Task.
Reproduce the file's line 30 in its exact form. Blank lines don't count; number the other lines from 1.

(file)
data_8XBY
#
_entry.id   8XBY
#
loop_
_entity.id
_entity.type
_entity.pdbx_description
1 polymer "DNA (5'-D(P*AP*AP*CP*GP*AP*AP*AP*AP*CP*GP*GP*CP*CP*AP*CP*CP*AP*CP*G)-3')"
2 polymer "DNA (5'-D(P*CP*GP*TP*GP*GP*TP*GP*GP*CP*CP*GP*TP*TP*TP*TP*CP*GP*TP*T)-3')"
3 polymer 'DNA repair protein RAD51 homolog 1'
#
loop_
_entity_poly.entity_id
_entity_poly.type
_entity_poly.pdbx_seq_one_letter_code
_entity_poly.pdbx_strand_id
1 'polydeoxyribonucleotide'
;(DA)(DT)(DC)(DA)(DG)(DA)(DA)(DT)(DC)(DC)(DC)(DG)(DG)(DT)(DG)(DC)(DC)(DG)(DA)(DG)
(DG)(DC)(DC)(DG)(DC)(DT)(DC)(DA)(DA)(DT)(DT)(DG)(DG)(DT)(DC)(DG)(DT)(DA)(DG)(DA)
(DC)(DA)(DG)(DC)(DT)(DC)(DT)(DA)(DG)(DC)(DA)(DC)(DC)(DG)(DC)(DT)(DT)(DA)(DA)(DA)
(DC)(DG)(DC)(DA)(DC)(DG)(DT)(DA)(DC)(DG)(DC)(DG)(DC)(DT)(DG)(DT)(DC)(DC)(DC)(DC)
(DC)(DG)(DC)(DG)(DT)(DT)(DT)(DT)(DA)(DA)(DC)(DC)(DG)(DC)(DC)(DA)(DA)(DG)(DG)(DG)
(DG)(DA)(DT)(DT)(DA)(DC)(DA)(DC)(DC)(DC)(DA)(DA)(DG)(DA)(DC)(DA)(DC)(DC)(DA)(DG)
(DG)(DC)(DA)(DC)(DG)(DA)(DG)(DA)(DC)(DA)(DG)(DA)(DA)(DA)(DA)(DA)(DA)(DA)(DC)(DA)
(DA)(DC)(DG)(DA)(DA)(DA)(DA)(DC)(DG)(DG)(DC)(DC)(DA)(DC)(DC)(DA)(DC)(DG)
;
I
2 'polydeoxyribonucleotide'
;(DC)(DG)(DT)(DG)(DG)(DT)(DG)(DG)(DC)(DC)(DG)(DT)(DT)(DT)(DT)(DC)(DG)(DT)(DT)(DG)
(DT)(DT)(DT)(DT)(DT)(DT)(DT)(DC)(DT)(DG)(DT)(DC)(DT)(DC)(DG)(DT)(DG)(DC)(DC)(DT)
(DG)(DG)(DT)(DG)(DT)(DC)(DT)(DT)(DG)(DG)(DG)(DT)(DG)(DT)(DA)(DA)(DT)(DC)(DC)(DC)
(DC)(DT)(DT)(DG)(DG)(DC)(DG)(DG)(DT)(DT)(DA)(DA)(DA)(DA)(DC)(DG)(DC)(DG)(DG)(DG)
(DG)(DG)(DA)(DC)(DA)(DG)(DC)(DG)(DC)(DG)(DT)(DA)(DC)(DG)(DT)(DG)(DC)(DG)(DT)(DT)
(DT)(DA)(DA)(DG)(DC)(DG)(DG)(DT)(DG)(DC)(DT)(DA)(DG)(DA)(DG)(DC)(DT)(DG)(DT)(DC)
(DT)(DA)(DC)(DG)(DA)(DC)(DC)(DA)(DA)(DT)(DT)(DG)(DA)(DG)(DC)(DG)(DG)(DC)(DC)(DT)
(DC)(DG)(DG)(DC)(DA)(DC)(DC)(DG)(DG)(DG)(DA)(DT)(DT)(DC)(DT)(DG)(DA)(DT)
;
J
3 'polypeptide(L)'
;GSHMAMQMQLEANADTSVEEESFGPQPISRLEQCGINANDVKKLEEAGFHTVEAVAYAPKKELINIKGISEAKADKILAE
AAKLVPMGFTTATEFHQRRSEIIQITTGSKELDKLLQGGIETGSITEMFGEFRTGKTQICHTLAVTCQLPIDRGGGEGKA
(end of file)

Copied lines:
;(DC)(DG)(DT)(DG)(DG)(DT)(DG)(DG)(DC)(DC)(DG)(DT)(DT)(DT)(DT)(DC)(DG)(DT)(DT)(DG)